July 26, 2016 Practice Points

What You Should Know about the Implied Duty of Good Faith and Fair Dealing

Be aware of what you're getting into before signing a large-chain franchise contract.

By Catherine Pastrikos Kelly

Imagine you’re a franchisee of a large chain and, according to your franchise agreement, you owe a monthly franchise fee. To make enough money to pay that fee, you ask the franchisor for help with marketing or to speak to your potential investors. The franchisor, however, refuses to help. As a result, you are unable to pay your franchise fee.

In this situation, the franchisor may be liable to you for breach of the duty of good faith and fair dealing—even though you didn’t perform your end of the bargain. This is because every contract contains an implied duty of good faith and fair dealing in the performance and enforcement of the contract. Most executives and companies—and even attorneys—however, do not realize that this duty may require that parties not interfere with or fail to cooperate in the other party’s performance. This is important because even if your contract does not explicitly require you to cooperate or if your contract does not explicitly state that you must not interfere, the duty of good faith and fair dealing may require you to do so or else you risk breaching the agreement.

This post will explain what the duty of good faith and fair dealing is and how a party can breach that duty by interfering with or failing to cooperate in the other party’s performance.

The Duty of Good Faith and Fair Dealing
In general, every contract contains an implied duty of good faith and fair dealing. This duty requires that neither party will do anything that will destroy or injure the right of the other party to receive the benefits of the contract. There is no specific definition, however, of this duty and courts have discretion to determine its scope. When deciding whether the duty of good faith and fair dealing was breached, courts analyze the facts and determine what is fair under the circumstances.

“Good faith” has generally been defined as honesty in a person’s conduct during the agreement. The obligation to perform in good faith exists even in contracts that expressly allow either party to terminate the contract for any reason. “Fair dealing” usually requires more than just honesty. It generally requires that a party cannot act contrary to the “spirit” of the contract, even if you give the opposing party notice that you intend to do so.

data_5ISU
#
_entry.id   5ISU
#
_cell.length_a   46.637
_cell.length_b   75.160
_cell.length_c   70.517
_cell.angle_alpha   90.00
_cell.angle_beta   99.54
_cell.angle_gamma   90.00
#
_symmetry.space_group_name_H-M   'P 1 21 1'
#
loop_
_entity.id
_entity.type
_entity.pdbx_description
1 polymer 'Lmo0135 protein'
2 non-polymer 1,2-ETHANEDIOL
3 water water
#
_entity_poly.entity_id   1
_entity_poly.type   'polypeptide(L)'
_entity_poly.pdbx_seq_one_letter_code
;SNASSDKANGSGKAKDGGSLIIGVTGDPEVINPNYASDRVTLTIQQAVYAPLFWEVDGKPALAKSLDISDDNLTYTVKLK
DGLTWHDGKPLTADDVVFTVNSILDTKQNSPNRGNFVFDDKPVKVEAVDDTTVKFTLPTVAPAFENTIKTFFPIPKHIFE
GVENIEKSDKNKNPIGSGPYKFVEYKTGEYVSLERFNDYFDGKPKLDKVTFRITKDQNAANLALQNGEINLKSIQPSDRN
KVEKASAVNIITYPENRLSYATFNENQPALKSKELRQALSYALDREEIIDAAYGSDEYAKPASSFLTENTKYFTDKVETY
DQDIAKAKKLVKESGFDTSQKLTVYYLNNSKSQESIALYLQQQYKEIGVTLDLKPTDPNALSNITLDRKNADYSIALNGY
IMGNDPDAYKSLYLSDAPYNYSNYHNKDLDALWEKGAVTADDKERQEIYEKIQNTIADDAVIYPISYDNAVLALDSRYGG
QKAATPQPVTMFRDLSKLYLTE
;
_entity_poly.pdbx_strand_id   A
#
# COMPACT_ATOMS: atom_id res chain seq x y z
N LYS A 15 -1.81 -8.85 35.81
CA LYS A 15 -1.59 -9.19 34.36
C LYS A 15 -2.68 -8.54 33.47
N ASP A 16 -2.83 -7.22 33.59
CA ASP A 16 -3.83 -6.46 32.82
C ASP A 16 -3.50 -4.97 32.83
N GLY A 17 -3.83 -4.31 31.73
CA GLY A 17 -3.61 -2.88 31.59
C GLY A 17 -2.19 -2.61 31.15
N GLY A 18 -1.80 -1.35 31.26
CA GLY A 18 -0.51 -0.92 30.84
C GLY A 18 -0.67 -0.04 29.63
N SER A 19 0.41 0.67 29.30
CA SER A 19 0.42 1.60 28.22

In general, the duty of good faith and fair dealing means, for example, that parties cannot evade the spirit of the bargain, lack diligence or slack off, perform incorrectly on purpose, abuse their power when specifying the terms of a contract, or interfere with or fail to cooperate in the other party’s performance. Let’s further analyze this last example because, as stated above, most executives and attorneys do not realize that some jurisdictions include it in the duty of good faith and fair dealing.

Interfering with or Failing to Cooperate in the Other Party’s Performance
As stated above, each party to a contract has a duty to do everything that the contract assumes he or she will do to accomplish its purpose. This means that your performance under a contract is excused—or does not need to happen—if your performance is prevented or hindered by the other party to the contract. In other words, your performance in a contract does not need to be completed—and you won’t be considered to have breached the contract—if the other party is interfering with or fails to cooperate with your performance. The theory behind this principle is that a party cannot interfere with or fail to cooperate with your performance and then complain about it.

Thus, in the example above, when the franchisor failed to help you with marketing or refused to meet with your investors, the franchisor may have breached the duty of good faith and fair dealing and you may be excused from paying the franchise fees.

Final Thoughts
It is important that you and your business understand what your obligations are under a contract—not just the actual contract terms, however, but also the implicit terms, like the duty of good faith and fair dealing. This is because, during the course of a contract, if the other party asks you for help and you do not provide it because the contract terms do not require you to do so, you may have unintentionally breached the agreement.

Whether you are about to enter into a contract or are already a party to numerous agreements, talk to an attorney to understand what the duty of good faith and fair dealing requires of you and your company.

Keywords: litigation, business torts, unfair competition, contracts, duty of good faith, duty of fair dealing, breach of contract, franchise law

Catherine Pastrikos Kelly is an attorney with Meyner and Landis LLP, New York City, New York.


Copyright © 2016, American Bar Association. All rights reserved. This information or any portion thereof may not be copied or disseminated in any form or by any means or downloaded or stored in an electronic database or retrieval system without the express written consent of the American Bar Association. The views expressed in this article are those of the author(s) and do not necessarily reflect the positions or policies of the American Bar Association, the Section of Litigation, this committee, or the employer(s) of the author(s).

Catherine Pastrikos Kelly – July 26, 2016